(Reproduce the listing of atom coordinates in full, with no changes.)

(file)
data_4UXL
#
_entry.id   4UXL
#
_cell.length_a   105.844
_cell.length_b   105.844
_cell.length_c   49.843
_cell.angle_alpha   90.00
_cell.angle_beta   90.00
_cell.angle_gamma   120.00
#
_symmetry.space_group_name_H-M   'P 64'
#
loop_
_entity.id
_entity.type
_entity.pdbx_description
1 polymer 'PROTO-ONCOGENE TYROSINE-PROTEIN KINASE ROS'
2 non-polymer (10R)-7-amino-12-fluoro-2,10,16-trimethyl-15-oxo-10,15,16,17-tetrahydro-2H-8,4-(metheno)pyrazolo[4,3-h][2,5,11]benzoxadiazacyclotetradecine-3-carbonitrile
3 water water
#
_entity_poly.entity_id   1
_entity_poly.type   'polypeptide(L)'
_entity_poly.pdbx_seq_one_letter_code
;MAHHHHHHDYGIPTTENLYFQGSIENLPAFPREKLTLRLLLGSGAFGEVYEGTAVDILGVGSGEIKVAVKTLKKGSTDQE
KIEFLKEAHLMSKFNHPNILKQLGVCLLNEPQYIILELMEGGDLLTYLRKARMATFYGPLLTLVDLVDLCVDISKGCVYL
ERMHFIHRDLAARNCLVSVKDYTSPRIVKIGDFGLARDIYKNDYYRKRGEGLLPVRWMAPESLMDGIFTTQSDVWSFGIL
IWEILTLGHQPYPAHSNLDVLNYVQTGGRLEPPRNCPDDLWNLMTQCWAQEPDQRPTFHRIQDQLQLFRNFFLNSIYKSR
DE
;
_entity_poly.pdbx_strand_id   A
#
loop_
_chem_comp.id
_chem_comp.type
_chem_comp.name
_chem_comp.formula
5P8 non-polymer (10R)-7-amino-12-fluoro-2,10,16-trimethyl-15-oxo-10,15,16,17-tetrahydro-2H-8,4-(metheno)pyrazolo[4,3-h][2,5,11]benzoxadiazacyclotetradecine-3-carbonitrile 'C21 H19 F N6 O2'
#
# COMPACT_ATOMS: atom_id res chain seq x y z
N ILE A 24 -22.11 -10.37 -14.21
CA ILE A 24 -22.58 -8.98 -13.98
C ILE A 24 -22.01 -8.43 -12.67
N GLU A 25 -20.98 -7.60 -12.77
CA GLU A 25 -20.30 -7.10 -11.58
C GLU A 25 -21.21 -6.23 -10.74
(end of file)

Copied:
data_4UXL
#
_entry.id   4UXL
#
_cell.length_a   105.844
_cell.length_b   105.844
_cell.length_c   49.843
_cell.angle_alpha   90.00
_cell.angle_beta   90.00
_cell.angle_gamma   120.00
#
_symmetry.space_group_name_H-M   'P 64'
#
loop_
_entity.id
_entity.type
_entity.pdbx_description
1 polymer 'PROTO-ONCOGENE TYROSINE-PROTEIN KINASE ROS'
2 non-polymer (10R)-7-amino-12-fluoro-2,10,16-trimethyl-15-oxo-10,15,16,17-tetrahydro-2H-8,4-(metheno)pyrazolo[4,3-h][2,5,11]benzoxadiazacyclotetradecine-3-carbonitrile
3 water water
#
_entity_poly.entity_id   1
_entity_poly.type   'polypeptide(L)'
_entity_poly.pdbx_seq_one_letter_code
;MAHHHHHHDYGIPTTENLYFQGSIENLPAFPREKLTLRLLLGSGAFGEVYEGTAVDILGVGSGEIKVAVKTLKKGSTDQE
KIEFLKEAHLMSKFNHPNILKQLGVCLLNEPQYIILELMEGGDLLTYLRKARMATFYGPLLTLVDLVDLCVDISKGCVYL
ERMHFIHRDLAARNCLVSVKDYTSPRIVKIGDFGLARDIYKNDYYRKRGEGLLPVRWMAPESLMDGIFTTQSDVWSFGIL
IWEILTLGHQPYPAHSNLDVLNYVQTGGRLEPPRNCPDDLWNLMTQCWAQEPDQRPTFHRIQDQLQLFRNFFLNSIYKSR
DE
;
_entity_poly.pdbx_strand_id   A
#
loop_
_chem_comp.id
_chem_comp.type
_chem_comp.name
_chem_comp.formula
5P8 non-polymer (10R)-7-amino-12-fluoro-2,10,16-trimethyl-15-oxo-10,15,16,17-tetrahydro-2H-8,4-(metheno)pyrazolo[4,3-h][2,5,11]benzoxadiazacyclotetradecine-3-carbonitrile 'C21 H19 F N6 O2'
#
# COMPACT_ATOMS: atom_id res chain seq x y z
N ILE A 24 -22.11 -10.37 -14.21
CA ILE A 24 -22.58 -8.98 -13.98
C ILE A 24 -22.01 -8.43 -12.67
N GLU A 25 -20.98 -7.60 -12.77
CA GLU A 25 -20.30 -7.10 -11.58
C GLU A 25 -21.21 -6.23 -10.74